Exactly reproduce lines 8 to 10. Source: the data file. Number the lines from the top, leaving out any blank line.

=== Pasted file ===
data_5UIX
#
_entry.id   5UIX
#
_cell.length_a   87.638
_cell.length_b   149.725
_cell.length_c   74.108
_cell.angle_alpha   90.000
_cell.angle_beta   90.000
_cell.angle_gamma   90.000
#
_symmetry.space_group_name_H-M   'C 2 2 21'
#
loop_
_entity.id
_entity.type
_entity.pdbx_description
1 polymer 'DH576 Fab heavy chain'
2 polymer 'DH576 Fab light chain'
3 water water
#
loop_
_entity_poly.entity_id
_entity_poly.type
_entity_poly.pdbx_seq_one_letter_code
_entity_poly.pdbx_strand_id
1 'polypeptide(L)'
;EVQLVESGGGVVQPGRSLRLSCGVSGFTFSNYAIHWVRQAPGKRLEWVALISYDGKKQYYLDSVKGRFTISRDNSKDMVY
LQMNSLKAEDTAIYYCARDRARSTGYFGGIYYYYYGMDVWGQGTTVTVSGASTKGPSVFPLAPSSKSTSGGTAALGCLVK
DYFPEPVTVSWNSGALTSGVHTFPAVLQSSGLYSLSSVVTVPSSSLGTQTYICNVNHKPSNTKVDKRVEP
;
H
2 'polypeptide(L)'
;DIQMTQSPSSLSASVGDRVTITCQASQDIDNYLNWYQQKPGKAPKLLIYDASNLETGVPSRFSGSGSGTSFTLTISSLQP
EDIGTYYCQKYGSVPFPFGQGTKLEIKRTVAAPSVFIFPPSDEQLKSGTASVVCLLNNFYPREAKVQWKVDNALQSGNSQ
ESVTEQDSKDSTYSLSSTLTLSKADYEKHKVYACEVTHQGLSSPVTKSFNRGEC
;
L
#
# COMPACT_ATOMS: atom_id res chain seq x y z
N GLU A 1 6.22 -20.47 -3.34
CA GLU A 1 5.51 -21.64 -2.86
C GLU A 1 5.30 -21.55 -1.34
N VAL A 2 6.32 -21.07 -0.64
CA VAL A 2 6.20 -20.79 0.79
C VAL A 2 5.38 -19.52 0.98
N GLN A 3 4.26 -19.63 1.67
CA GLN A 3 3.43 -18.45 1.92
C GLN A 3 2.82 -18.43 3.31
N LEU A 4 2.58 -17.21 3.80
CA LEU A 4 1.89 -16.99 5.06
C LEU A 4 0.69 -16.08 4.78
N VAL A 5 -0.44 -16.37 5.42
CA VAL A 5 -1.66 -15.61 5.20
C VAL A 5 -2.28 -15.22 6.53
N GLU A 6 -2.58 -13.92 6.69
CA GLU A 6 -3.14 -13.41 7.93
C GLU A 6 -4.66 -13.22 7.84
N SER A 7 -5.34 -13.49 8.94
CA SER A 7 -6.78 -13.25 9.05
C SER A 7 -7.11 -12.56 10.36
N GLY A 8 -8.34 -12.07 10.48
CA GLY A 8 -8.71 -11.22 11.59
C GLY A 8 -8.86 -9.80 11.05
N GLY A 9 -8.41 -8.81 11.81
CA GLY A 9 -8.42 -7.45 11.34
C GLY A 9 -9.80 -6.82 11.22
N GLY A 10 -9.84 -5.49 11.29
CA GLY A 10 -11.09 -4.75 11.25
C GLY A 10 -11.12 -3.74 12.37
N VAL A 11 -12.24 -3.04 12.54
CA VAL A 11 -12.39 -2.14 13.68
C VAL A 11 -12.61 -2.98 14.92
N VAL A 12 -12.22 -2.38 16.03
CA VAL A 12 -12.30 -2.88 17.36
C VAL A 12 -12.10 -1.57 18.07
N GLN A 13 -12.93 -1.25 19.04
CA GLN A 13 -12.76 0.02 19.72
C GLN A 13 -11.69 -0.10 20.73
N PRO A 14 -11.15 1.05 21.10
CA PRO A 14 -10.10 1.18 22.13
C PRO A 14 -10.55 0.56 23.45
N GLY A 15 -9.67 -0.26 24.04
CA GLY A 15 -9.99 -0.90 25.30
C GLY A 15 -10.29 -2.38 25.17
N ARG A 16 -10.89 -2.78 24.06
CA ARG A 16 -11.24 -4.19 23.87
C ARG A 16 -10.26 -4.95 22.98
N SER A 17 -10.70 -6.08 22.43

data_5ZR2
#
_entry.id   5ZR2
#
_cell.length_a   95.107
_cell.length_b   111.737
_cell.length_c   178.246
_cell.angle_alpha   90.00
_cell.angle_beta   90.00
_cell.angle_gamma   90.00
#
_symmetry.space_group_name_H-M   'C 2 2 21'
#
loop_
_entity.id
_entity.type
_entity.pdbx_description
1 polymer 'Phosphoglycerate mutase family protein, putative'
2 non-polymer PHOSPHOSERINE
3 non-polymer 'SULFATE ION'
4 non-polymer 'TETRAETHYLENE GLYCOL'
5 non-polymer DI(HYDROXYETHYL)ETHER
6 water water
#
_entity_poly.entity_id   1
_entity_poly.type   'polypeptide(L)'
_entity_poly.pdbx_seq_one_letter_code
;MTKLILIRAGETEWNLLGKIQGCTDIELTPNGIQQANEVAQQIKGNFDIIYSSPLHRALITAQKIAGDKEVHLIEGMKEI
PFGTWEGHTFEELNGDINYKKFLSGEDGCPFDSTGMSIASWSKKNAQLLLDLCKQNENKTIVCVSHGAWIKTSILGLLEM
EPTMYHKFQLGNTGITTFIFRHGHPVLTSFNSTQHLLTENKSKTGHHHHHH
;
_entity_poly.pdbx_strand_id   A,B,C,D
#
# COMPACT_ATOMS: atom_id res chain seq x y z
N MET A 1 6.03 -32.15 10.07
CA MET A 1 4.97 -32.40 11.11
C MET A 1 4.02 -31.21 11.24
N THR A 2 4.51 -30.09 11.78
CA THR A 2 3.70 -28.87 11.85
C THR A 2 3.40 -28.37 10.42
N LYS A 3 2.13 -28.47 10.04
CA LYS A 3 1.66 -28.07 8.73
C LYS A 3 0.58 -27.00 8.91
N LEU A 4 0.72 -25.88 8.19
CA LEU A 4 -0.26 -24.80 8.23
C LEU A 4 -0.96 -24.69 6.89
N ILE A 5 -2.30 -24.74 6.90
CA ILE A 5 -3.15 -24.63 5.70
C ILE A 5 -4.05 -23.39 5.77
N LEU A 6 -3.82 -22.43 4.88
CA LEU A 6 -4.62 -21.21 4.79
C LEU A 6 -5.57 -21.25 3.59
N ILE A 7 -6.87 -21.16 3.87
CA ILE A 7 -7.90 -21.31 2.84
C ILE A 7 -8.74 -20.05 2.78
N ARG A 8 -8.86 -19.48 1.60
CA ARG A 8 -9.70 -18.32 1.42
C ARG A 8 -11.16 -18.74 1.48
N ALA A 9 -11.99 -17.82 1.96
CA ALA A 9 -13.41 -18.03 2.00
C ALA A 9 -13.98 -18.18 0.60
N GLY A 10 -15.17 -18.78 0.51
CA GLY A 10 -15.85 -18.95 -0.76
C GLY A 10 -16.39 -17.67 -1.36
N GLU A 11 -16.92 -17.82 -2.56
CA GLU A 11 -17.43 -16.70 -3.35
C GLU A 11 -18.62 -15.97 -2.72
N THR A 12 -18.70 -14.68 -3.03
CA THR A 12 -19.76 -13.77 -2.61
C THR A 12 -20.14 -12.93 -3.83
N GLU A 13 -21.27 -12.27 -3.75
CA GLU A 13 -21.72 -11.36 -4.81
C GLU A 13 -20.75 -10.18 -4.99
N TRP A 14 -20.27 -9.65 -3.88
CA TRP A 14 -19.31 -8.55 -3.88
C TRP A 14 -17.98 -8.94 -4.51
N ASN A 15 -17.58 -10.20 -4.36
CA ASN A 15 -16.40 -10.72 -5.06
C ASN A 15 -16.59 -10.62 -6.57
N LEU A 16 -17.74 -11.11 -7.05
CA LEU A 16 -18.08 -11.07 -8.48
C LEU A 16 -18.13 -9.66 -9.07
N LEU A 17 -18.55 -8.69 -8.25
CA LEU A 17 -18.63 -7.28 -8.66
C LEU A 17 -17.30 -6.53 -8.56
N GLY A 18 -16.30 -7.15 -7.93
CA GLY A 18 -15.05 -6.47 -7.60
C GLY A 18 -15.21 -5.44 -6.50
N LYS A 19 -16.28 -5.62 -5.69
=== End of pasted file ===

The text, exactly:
_cell.angle_alpha   90.000
_cell.angle_beta   90.000
_cell.angle_gamma   90.000